Carlisle pageanteers remember the 1951 pageant
On this page you will find some short snippets from the interviews we undertook with some of our Carlisle pageant participants in 1951.
First up are Mr Ken Ogilvie and Mr Bill Scott.
In 1951, Ken played in the star role of Bonnie Prince Charlie; and Bill played his archenemy, the Duke of Cumberland. Though they were temporarily foes in 1951, these two Cumbrians have remained lifelong friends and were interviewed together for the project.
Ken Ogilvie as Bonnie Prince Charlie at the tender age of 17 (Grateful thanks to Ken Ogilvie).
Bill Scott pictured on horseback as the Duke of Cumberland in 1951.
Liz Balmer was only seven years old when she appeared in the 1951 pageant. She was one of hundreds of Carlisle schoolchildren who performed in this event. Here she recalls the excitement of taking part as a dancer in the prologue (although she also appeared in the epilogue).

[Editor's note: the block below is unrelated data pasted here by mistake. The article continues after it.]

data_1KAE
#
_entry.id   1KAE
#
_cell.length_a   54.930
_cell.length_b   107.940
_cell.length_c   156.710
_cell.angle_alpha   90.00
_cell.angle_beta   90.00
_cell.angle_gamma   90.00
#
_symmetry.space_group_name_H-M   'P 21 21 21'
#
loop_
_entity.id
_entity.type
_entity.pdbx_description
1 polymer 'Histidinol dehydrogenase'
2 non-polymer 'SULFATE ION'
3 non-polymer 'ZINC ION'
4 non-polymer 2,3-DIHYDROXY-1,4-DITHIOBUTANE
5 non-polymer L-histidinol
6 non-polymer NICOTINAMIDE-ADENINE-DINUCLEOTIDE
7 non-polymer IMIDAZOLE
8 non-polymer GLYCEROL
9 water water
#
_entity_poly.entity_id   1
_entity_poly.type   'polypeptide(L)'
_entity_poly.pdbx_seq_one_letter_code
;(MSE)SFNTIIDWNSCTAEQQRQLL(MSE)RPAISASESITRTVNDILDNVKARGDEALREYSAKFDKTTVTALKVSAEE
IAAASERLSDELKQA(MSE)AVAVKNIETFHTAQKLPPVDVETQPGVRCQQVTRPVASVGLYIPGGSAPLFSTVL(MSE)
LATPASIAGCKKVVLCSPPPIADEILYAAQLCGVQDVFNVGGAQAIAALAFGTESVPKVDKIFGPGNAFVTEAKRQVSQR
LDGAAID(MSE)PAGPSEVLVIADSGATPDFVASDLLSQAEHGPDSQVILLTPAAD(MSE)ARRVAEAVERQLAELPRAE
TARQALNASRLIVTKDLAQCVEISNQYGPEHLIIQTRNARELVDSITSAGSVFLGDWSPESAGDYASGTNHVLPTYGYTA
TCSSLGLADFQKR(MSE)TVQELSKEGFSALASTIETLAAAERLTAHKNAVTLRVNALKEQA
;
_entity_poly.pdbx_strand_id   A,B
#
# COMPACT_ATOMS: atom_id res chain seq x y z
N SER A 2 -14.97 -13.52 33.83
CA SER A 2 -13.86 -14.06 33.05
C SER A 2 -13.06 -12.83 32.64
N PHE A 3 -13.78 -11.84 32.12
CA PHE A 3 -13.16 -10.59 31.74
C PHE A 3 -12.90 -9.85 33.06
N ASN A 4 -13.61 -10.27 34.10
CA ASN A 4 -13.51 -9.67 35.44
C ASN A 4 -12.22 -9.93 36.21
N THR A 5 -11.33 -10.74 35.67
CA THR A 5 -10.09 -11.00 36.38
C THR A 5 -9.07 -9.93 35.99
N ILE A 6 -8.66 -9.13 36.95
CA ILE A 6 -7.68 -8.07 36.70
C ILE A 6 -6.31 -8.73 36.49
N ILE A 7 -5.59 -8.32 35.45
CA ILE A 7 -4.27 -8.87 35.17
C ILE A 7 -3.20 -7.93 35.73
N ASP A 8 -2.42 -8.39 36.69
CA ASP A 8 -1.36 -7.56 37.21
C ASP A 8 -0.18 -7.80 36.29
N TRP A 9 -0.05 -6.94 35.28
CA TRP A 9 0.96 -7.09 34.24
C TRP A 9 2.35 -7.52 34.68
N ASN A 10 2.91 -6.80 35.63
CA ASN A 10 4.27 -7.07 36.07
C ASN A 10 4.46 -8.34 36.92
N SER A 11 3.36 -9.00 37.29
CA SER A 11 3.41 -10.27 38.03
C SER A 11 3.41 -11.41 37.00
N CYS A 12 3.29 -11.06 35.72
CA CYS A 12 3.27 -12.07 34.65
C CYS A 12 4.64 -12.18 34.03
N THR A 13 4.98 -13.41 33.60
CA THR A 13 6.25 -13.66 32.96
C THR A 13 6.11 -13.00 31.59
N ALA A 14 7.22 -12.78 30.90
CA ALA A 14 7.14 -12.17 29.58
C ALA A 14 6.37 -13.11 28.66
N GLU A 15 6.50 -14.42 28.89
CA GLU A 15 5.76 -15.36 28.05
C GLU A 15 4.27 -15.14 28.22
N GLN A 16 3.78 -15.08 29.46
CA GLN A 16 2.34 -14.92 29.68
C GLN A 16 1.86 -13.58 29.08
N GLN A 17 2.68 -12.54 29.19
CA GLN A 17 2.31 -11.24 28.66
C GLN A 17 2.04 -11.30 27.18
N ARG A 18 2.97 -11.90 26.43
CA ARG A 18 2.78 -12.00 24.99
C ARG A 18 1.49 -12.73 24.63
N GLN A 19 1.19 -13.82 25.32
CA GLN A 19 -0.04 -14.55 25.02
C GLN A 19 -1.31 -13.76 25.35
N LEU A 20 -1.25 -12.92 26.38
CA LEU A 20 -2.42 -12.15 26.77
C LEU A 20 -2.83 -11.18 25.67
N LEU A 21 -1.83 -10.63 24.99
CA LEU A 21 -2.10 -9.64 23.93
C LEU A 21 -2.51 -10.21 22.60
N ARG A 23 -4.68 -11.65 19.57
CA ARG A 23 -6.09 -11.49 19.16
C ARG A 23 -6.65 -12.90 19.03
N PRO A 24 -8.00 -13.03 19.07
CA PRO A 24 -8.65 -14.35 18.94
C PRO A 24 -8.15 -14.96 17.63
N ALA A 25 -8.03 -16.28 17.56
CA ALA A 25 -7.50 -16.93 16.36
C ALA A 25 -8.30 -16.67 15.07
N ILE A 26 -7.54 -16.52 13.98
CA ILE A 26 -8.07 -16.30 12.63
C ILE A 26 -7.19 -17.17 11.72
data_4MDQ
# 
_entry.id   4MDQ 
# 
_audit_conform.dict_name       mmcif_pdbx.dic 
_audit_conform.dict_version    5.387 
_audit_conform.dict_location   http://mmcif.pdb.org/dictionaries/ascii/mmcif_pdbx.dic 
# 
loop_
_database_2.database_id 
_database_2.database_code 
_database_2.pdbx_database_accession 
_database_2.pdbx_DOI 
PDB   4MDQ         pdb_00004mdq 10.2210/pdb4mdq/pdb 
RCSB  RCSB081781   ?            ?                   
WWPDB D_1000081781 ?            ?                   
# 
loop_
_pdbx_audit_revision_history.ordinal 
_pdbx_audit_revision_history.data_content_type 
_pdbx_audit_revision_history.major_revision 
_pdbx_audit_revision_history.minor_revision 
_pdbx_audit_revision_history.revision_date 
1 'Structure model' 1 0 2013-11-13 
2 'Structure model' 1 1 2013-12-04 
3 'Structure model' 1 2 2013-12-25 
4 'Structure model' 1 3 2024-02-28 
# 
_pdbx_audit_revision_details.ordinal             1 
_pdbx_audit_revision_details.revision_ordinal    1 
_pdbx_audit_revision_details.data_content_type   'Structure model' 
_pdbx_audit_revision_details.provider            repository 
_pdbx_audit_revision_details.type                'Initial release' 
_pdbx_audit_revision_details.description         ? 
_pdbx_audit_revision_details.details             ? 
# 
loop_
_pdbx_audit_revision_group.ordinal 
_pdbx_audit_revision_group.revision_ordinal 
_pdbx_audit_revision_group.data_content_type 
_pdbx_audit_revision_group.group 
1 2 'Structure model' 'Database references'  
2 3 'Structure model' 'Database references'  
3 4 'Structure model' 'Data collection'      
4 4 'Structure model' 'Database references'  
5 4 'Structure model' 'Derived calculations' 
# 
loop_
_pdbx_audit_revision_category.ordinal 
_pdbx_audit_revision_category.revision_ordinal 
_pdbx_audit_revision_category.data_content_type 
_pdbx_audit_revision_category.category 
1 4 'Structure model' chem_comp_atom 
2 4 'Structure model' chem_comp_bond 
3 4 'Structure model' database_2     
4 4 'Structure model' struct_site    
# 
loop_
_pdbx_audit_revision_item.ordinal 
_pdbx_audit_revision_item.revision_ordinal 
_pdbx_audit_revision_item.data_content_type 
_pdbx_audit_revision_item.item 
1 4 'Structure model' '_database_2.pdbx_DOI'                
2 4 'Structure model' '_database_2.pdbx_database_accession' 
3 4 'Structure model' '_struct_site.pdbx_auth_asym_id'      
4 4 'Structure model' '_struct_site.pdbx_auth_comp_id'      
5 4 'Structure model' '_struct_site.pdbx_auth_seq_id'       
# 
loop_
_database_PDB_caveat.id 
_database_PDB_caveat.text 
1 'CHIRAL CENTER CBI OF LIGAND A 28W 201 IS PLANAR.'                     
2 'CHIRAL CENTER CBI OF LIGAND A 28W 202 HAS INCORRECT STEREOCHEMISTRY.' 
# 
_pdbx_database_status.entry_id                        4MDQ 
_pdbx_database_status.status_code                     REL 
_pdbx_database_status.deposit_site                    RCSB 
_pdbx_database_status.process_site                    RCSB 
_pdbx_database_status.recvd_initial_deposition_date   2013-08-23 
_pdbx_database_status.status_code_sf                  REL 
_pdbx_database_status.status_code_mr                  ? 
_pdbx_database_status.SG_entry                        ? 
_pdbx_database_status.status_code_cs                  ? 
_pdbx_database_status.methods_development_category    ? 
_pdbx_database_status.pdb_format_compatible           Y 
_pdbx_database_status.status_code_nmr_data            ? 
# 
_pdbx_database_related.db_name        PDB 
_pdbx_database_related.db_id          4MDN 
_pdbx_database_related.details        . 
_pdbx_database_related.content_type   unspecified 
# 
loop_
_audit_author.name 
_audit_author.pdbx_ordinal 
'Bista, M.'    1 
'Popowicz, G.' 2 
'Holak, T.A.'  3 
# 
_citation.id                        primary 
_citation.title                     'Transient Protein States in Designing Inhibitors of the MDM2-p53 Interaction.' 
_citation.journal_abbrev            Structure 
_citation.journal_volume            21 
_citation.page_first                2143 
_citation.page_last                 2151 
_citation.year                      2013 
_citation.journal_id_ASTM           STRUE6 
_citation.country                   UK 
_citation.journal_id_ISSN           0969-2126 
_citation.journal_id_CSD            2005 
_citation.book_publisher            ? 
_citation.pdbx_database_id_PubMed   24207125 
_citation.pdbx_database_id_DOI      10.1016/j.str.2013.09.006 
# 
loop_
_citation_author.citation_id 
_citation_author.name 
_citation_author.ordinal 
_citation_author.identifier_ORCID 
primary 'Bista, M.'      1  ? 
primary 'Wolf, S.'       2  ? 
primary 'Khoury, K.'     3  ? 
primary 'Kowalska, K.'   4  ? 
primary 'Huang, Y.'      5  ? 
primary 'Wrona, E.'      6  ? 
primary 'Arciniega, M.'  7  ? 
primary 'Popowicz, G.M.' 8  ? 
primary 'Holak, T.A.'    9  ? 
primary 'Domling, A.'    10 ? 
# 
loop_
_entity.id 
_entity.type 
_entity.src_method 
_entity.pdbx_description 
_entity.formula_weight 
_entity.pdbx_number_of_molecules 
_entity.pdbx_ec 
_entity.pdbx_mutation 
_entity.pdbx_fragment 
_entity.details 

Liz Balmer wearing her costume for the 1951 Carlisle Historical Pageant (Grateful thanks to Liz Balmer)
Kathleen appeared in Episode IV: Carlisle and the Norman Kings. In this extract, Kathleen describes how school teachers became involved in the 1951 pageant.
Some of the performers in Episode IV Carlisle and the Norman Kings (1951).
Josephine Peel, who was to play a central role in organising the 1977 Carlisle Historical Pageant, recalled being taken to the pageant with the rest of her family as a small child. In this clip, she recalls the big grandstands that the audience viewed the performances from at Bitts Park in 1951.
Although only a small child at the time, Josephine has clear memories of the excitement there was in the city as Princess Margaret visited the pageant, the crowds that gathered for the pageant, and the joy of attending such a major spectacle just a few short years after the Second World War had ended.
Princess Margaret and the Mayor of Carlisle in 1951, with Carlisle citizens looking on.
If you would like to read more about the 1951 Carlisle Pageant click on the link below where you'll find a longer description of this big event in Carlisle's post-war history: